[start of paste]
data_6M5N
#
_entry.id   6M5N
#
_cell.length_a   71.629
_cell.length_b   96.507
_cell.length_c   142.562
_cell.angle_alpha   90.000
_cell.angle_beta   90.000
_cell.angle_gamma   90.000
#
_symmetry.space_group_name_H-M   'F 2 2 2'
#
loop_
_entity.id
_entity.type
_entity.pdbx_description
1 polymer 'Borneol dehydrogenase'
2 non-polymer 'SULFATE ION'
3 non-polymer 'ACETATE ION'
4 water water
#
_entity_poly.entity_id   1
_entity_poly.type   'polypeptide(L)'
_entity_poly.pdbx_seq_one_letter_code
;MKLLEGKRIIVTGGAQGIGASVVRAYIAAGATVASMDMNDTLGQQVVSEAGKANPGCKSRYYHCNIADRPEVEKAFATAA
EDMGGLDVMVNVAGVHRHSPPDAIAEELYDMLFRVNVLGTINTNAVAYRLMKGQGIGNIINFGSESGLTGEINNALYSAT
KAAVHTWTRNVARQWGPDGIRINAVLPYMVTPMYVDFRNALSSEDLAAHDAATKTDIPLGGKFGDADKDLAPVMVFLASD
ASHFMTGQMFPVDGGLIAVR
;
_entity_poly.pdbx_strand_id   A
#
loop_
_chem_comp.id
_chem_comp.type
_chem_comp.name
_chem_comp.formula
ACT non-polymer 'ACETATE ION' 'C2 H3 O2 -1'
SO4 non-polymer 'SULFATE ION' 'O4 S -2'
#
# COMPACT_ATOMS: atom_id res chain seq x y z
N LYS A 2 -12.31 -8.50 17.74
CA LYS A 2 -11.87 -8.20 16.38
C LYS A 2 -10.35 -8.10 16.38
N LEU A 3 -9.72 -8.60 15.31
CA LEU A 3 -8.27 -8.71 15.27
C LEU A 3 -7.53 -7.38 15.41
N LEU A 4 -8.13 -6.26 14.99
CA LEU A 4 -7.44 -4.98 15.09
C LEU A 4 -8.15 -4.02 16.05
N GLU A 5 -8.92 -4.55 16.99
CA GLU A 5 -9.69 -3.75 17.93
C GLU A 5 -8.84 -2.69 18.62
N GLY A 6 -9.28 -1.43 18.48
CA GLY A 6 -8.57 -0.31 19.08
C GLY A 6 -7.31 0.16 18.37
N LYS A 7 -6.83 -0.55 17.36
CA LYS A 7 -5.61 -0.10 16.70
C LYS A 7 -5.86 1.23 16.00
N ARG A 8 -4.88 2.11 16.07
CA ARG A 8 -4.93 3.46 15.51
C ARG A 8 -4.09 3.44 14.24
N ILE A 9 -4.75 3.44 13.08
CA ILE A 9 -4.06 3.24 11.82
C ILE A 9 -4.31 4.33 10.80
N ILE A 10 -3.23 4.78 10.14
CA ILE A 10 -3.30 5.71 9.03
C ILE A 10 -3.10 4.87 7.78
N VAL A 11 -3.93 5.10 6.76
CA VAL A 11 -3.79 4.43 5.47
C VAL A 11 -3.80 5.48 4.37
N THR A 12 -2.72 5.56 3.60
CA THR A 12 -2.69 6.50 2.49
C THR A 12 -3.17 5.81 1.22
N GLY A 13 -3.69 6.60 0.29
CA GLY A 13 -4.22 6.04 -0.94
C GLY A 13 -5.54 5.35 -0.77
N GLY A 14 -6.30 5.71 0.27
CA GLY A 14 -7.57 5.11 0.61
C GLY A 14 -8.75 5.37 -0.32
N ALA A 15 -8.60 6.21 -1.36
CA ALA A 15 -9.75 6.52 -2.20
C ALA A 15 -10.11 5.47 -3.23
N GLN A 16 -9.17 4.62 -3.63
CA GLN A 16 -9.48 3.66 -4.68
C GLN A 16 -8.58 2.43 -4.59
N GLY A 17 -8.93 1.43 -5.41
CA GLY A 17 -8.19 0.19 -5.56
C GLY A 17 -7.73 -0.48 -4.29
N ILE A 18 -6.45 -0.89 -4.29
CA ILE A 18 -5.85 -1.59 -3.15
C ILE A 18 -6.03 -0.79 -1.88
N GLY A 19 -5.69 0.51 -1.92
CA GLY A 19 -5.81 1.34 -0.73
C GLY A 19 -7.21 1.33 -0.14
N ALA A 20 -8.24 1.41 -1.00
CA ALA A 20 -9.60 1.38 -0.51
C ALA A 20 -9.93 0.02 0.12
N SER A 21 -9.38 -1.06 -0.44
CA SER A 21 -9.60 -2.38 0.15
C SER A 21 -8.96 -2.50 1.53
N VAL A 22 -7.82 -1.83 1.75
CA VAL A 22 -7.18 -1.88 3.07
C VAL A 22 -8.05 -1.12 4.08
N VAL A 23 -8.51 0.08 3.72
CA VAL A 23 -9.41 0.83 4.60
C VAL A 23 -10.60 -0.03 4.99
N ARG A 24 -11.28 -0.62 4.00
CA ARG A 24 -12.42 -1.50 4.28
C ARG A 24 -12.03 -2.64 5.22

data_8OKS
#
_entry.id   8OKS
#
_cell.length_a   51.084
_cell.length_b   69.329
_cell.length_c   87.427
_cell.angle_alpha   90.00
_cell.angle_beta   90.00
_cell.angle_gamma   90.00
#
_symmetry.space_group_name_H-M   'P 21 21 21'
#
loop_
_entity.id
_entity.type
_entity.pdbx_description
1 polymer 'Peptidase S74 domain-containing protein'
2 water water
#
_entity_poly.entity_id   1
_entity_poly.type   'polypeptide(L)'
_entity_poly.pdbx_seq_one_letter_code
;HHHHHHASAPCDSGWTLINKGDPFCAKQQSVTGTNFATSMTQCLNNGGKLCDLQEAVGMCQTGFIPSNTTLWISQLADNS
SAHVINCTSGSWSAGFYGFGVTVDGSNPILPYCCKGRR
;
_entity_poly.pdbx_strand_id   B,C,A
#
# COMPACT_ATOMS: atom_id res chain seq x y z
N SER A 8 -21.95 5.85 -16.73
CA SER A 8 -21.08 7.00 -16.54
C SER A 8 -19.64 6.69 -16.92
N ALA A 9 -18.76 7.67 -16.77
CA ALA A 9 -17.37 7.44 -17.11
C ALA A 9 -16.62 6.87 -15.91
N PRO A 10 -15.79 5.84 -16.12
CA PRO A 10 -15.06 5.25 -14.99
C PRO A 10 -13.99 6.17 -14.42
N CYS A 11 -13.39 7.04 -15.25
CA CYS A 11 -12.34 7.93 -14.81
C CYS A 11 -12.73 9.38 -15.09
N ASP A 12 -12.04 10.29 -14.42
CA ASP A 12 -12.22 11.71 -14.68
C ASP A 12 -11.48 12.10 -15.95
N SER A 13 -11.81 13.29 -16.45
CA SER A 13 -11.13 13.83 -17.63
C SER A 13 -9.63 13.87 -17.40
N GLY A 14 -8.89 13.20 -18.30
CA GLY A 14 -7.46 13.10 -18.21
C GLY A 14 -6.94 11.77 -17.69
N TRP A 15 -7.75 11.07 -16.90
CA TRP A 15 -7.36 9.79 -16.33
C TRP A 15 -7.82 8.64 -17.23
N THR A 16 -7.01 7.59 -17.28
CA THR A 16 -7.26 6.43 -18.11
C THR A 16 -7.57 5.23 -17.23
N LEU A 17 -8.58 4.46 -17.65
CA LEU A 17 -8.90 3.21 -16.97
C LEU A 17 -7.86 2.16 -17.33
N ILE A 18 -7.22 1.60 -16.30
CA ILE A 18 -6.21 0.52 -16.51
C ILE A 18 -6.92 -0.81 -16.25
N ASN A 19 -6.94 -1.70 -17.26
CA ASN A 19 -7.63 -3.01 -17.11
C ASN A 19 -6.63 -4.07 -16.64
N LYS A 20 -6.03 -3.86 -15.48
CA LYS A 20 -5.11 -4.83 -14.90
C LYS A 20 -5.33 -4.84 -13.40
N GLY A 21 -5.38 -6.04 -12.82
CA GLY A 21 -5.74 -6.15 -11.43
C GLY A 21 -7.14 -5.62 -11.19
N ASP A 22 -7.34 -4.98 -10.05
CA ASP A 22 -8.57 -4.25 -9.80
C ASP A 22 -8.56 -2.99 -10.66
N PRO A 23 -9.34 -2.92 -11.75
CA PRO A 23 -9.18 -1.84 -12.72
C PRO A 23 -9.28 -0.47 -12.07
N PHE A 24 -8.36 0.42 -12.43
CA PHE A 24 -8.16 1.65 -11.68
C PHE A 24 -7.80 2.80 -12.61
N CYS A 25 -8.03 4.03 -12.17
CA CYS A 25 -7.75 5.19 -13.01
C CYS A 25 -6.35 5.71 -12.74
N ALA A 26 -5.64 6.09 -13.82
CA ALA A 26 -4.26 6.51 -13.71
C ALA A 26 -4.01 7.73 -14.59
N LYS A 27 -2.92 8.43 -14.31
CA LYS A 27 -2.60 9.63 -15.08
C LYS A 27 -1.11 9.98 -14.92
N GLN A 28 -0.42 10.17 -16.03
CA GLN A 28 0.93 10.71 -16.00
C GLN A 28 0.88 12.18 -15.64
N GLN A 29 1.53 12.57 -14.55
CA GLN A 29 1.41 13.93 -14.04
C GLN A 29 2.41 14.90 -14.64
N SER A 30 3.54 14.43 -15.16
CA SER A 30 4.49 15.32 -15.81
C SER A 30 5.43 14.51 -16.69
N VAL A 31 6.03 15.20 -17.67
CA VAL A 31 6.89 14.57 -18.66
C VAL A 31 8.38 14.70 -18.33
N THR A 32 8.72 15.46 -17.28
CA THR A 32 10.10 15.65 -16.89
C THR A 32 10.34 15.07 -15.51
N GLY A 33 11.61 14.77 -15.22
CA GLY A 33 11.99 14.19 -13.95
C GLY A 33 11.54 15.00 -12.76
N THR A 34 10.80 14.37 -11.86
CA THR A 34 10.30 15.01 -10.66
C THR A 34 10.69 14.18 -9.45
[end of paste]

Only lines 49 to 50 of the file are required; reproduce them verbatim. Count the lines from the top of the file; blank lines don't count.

CA LEU A 4 -7.44 -4.98 15.09
C LEU A 4 -8.15 -4.02 16.05